Frantic Moms Beware! Are you Raising an Anxious Child?
Avoid passing anxiety to your kids, lest they grow up into impatient and grumpy people! Make changes to your parenting style to deal with this debilitating situation.
When you decide to put on a brave front, your kid will get the courage to face his own fears too.
If you find yourself getting anxious about the next day breakfast menu, the pile of laundry lying, and just about everything that goes on in a day,
chances are you’re most probably passing on your anxiety to your kids too. Definitely not what you want!
Signs That you are Raising an Anxious Child
1. Limit the negativity
Sentences like “I messed up” or “I’ll never get it done” should be extricated from your vocabulary. The negative comments can have an effect on your little one.
You can reserve the pent up negativity for when they’re at school. Remember, you must stop exhibiting anxious behaviour in front of kids, if you want them looking up things with a smile.
2. Choose right habits
Make it a point to choose right habits for yourself. Take the time to laugh with your kids. Build confidence in them by encouraging them with happy thoughts and stories.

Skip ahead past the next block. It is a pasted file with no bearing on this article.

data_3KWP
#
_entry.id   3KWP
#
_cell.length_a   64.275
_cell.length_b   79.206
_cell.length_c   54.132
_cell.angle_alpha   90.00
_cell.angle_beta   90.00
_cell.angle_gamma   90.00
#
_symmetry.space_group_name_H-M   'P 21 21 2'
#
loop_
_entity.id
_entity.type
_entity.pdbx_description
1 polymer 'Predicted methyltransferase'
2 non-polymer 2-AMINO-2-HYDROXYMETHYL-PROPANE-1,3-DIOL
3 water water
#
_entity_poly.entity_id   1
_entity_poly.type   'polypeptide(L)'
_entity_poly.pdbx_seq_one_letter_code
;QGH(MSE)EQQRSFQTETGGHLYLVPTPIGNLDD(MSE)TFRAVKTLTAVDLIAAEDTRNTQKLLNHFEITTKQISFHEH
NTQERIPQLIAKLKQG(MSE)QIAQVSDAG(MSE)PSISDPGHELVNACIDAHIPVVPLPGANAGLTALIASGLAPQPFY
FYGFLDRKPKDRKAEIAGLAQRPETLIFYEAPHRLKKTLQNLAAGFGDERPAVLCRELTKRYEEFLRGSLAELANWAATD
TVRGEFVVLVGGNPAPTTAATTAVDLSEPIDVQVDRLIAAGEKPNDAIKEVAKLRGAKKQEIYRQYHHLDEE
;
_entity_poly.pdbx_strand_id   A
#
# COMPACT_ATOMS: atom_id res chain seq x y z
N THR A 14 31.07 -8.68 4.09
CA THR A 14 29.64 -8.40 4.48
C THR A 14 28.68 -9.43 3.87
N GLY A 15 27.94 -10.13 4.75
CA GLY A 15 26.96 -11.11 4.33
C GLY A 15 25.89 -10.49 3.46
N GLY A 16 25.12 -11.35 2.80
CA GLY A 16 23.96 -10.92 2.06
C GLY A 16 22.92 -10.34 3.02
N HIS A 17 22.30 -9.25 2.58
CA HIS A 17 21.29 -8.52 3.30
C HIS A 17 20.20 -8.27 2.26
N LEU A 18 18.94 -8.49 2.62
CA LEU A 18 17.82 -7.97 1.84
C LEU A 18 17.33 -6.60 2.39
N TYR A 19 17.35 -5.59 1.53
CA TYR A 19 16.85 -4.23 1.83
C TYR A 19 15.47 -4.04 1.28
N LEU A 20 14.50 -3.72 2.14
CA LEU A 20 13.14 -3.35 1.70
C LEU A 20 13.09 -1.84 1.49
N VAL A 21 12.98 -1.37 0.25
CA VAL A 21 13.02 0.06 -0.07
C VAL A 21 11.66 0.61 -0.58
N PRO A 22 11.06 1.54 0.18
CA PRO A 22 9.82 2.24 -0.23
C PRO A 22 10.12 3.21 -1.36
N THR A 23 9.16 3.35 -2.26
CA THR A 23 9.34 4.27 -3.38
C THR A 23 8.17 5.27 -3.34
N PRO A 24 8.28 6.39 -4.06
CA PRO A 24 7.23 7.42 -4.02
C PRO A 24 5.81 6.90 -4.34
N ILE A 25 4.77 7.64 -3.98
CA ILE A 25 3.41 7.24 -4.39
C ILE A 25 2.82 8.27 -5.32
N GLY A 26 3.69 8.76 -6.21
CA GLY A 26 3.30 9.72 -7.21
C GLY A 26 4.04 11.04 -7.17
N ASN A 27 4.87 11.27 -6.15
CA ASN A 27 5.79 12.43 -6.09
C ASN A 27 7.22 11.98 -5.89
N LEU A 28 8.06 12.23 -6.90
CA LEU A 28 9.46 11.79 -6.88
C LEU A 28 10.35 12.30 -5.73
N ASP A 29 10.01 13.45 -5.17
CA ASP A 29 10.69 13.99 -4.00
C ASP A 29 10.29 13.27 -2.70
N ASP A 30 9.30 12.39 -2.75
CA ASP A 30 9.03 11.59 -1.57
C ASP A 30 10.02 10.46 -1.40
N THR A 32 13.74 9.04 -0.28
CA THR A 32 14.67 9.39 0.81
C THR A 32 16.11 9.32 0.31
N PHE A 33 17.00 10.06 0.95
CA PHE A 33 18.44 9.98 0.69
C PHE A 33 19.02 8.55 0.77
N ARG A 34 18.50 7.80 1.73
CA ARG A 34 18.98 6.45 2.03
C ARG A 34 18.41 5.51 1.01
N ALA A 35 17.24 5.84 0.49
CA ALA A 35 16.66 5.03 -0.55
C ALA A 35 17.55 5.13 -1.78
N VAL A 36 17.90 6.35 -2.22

Ensure that these habits are practiced each day. Try and help them face their fears of the dark or of ghosts.
If not dealt with, these fears can have a profound effect on their personality growing up.
3. Dealing with pressure
Do you get anxious during your kid’s exam? Well, that anxiety can get to your kid too. Try and keep it together just before your child appears for an exam.
Encourage him and revise his lessons with him. Allow him to take breaks and play a few games. Treat the exam period like any other day of the week.
This will give him the confidence to tackle whatever comes his way in the exam hall.
So the next time you ask yourself, why is my child so anxious, you might want to look at how you behave during a stressful time.
4. No competition
Try and avoid competing with other moms where your child is concerned. Do not force him to join the swim team or debate if he doesn’t want to do it.
The pressure to perform beyond their capabilities is what causes anxiety in children. You don’t want a kid who beats himself up over small failures.
Instead, he should be able to bounce back and face any obstacle.
Children usually react to how you behave – both positive or negative! Parent anxiety is contagious for a child.
It can be a cathartic process if you decide to let go of your fears and in turn help your kid out as well.